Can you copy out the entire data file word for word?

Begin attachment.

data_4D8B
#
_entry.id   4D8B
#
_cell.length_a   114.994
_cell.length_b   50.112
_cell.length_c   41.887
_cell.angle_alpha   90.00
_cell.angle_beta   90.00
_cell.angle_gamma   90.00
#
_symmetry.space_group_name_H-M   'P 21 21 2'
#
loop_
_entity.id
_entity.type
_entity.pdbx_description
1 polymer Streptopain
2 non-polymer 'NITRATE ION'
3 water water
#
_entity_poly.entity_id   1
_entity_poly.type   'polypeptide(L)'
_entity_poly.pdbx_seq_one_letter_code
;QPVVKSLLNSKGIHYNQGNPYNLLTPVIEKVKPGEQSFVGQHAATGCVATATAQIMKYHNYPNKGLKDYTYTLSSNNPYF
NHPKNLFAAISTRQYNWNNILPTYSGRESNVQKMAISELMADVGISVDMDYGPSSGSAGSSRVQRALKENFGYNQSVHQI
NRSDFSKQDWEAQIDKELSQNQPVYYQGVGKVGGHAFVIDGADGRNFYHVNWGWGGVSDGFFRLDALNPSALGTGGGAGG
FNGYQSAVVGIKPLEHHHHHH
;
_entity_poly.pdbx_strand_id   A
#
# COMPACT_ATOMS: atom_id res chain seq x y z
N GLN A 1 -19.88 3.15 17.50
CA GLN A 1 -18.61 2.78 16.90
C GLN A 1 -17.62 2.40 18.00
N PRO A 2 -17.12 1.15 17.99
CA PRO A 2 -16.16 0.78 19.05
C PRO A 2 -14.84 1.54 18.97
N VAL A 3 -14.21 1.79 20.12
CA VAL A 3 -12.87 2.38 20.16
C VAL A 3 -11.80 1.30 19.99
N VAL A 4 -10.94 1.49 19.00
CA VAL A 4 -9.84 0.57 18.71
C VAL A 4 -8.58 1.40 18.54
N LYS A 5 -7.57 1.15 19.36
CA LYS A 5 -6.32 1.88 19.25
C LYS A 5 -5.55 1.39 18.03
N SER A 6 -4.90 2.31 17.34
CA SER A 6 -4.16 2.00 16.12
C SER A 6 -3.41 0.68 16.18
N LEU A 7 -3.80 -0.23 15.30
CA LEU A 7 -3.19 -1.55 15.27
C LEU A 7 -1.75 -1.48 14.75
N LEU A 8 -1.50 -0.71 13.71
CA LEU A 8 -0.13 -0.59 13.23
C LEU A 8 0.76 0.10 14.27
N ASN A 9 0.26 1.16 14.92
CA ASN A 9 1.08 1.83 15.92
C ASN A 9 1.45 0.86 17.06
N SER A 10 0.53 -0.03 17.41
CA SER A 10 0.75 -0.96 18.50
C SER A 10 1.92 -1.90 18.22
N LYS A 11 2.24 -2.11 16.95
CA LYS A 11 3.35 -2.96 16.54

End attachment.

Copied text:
data_4D8B
#
_entry.id   4D8B
#
_cell.length_a   114.994
_cell.length_b   50.112
_cell.length_c   41.887
_cell.angle_alpha   90.00
_cell.angle_beta   90.00
_cell.angle_gamma   90.00
#
_symmetry.space_group_name_H-M   'P 21 21 2'
#
loop_
_entity.id
_entity.type
_entity.pdbx_description
1 polymer Streptopain
2 non-polymer 'NITRATE ION'
3 water water
#
_entity_poly.entity_id   1
_entity_poly.type   'polypeptide(L)'
_entity_poly.pdbx_seq_one_letter_code
;QPVVKSLLNSKGIHYNQGNPYNLLTPVIEKVKPGEQSFVGQHAATGCVATATAQIMKYHNYPNKGLKDYTYTLSSNNPYF
NHPKNLFAAISTRQYNWNNILPTYSGRESNVQKMAISELMADVGISVDMDYGPSSGSAGSSRVQRALKENFGYNQSVHQI
NRSDFSKQDWEAQIDKELSQNQPVYYQGVGKVGGHAFVIDGADGRNFYHVNWGWGGVSDGFFRLDALNPSALGTGGGAGG
FNGYQSAVVGIKPLEHHHHHH
;
_entity_poly.pdbx_strand_id   A
#
# COMPACT_ATOMS: atom_id res chain seq x y z
N GLN A 1 -19.88 3.15 17.50
CA GLN A 1 -18.61 2.78 16.90
C GLN A 1 -17.62 2.40 18.00
N PRO A 2 -17.12 1.15 17.99
CA PRO A 2 -16.16 0.78 19.05
C PRO A 2 -14.84 1.54 18.97
N VAL A 3 -14.21 1.79 20.12
CA VAL A 3 -12.87 2.38 20.16
C VAL A 3 -11.80 1.30 19.99
N VAL A 4 -10.94 1.49 19.00
CA VAL A 4 -9.84 0.57 18.71
C VAL A 4 -8.58 1.40 18.54
N LYS A 5 -7.57 1.15 19.36
CA LYS A 5 -6.32 1.88 19.25
C LYS A 5 -5.55 1.39 18.03
N SER A 6 -4.90 2.31 17.34
CA SER A 6 -4.16 2.00 16.12
C SER A 6 -3.41 0.68 16.18
N LEU A 7 -3.80 -0.23 15.30
CA LEU A 7 -3.19 -1.55 15.27
C LEU A 7 -1.75 -1.48 14.75
N LEU A 8 -1.50 -0.71 13.71
CA LEU A 8 -0.13 -0.59 13.23
C LEU A 8 0.76 0.10 14.27
N ASN A 9 0.26 1.16 14.92
CA ASN A 9 1.08 1.83 15.92
C ASN A 9 1.45 0.86 17.06
N SER A 10 0.53 -0.03 17.41
CA SER A 10 0.75 -0.96 18.50
C SER A 10 1.92 -1.90 18.22
N LYS A 11 2.24 -2.11 16.95
CA LYS A 11 3.35 -2.96 16.54